OK. This one is just for me.
I have been in and out of the video production business since 1979. During that time, I have worked on the radio, as a newspaper columnist, a news producer, creative services director and on and on and on. I have made hundreds of commercials and thousands of promos, directed nationally televised live sports in the fledgling days of satellite networks, and even created and produced my own entertainment program for a local TV station. But that was then. The “now” is very different.
Entertainment has changed since 1979. Back then, if we wanted to see a movie we had to go to the theater. That or wait for it to air on commercial TV in a year or so. Not many people know this, but for years my favorite place in the entire world was inside a dark movie theater waiting to see the next great movie. While living in Baltimore I discovered art films and revival houses. The hours I spent in The Charles Theater, among others, in Baltimore, Maryland are still some of my favorite memories. It might have been the company I was keeping and it might have been the feeling of discovering something that I only vaguely knew existed. Either way, I wouldn’t have traded those days for anything.
But going to the movies isn’t what it used to be. It is a $100 trip out for the family to see some over-hyped, underwritten blockbuster that may or may not be worth seeing. The odd thing is that the movie industry has had to compete against itself ever since the first Betamax and VHS machines made their way into the homes and hearts of Americans. Why spend nearly $100 bucks to sit in a tiny multiplex with sticky floors, crying babies and nitwits yammering away on their cell phones when we can wait a couple of months and buy a copy for less than $20? To keep people into the theaters, movies have gotten bigger but not necessarily better.
But the truth is, to a movie fan, VHS just didn’t cut it. Can anyone imagine watching “The Rocky Horror Picture Show” in their living room? What’s the point? I’ve heard the argument that nobody really liked “Eraserhead.” But I did. Every frame, every bizarre turn. And I will never see it again because it won’t play at the Regal Cinema 16 Multi-Gigaplex and I think that where I was and who I was with had as much to do with my fond memories of that film as the film itself. Feelings like that just can’t be recreated on a 27″ Phillips TV. Fast forward a few years and DVD is now the standard home video format. The picture is better, the sound is better and the discs last longer than tapes. But the theaters are smaller, the tickets cost more and the movies are just not as good. The last movie I went to a theater to see was Ironman. I took the kids and they loved it and I loved it. So we bought the DVD as soon as it came out. And it just doesn’t hold up to repeated viewings. The pacing falls off, the climax is missing something and the last scenes are out of place. Still like it. Just don’t love it. And that just might be the problem with DVD.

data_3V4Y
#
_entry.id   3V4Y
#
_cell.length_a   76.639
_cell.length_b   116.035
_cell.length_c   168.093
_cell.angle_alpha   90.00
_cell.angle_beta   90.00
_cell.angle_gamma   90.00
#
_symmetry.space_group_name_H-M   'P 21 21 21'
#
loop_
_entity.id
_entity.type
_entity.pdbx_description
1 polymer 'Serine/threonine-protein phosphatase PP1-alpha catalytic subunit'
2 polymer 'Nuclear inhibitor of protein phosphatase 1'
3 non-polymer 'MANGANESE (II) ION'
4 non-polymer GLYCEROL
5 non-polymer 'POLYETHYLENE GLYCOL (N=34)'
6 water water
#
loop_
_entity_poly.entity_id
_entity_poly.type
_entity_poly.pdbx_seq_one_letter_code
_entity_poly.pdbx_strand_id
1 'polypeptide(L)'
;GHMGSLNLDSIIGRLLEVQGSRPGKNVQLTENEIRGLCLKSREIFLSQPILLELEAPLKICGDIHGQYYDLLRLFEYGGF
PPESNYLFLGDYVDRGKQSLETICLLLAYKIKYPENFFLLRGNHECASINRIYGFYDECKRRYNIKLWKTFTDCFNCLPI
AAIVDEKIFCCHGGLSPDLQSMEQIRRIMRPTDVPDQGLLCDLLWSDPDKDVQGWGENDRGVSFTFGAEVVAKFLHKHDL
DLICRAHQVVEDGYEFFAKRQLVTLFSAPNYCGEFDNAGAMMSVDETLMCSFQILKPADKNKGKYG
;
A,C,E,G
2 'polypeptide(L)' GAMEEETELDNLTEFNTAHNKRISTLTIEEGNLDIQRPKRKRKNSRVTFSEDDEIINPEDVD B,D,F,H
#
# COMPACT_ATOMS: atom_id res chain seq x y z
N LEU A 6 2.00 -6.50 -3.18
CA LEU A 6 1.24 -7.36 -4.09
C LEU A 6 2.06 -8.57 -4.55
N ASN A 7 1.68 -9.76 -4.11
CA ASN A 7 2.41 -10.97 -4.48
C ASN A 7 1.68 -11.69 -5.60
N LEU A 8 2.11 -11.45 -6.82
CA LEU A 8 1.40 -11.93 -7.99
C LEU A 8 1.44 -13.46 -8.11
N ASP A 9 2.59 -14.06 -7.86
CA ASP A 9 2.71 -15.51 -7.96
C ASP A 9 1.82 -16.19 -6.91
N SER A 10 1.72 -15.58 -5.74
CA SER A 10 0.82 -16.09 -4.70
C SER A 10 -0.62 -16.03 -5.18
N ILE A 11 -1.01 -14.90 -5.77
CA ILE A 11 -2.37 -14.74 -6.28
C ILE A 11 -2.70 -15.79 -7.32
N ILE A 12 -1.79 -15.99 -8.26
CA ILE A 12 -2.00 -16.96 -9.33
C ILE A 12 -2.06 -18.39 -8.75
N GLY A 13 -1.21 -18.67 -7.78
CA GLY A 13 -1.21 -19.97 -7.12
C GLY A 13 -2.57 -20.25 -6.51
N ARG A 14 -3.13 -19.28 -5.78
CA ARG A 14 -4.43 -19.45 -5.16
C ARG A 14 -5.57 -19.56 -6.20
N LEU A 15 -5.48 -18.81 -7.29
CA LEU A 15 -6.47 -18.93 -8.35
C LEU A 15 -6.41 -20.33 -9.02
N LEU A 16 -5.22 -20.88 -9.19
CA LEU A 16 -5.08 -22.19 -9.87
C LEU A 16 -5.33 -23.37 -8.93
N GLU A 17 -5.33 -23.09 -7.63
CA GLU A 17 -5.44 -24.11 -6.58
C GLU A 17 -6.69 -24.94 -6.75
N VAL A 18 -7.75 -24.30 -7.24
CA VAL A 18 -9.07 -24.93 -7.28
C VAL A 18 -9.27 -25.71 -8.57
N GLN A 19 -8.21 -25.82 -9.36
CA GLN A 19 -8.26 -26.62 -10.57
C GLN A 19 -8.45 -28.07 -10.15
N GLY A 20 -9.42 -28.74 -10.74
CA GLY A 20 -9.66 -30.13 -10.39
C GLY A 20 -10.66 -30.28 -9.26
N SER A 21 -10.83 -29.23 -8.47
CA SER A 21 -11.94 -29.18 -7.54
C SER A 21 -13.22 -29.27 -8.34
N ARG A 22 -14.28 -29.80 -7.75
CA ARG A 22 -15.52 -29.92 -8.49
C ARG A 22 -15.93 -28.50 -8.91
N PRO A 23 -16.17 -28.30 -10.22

Are movies really designed to be watched over and over again? Is there a single movie that can hold up to repeated viewings without some of the luster being lost? “Casablanca”? (On a side note, the first time I saw “Casablanca” was at the The Charles.) “Saving Private Ryan”? “The Empire Strikes Back?” Any ideas?
Anyway, this isn’t about the death of film making. It actually started out as a celebration of a very specific kind of art. The DVD cover. I just wanted to share a few of my favorite DVD covers. Nothing special, no great revelations here. Just some really good design. It started out as the 10 best and became the 11 best. I will most likely add to the list as something strikes me. Like whenever I find something else I like.
Blade Runner: The Final Cut
Aqua Teen Hunger Force Colon Movie Film For Theaters For DVD
This is Spinal Tap.
The Bad Sleep Well
The Last Seduction.
Star Wars Trilogy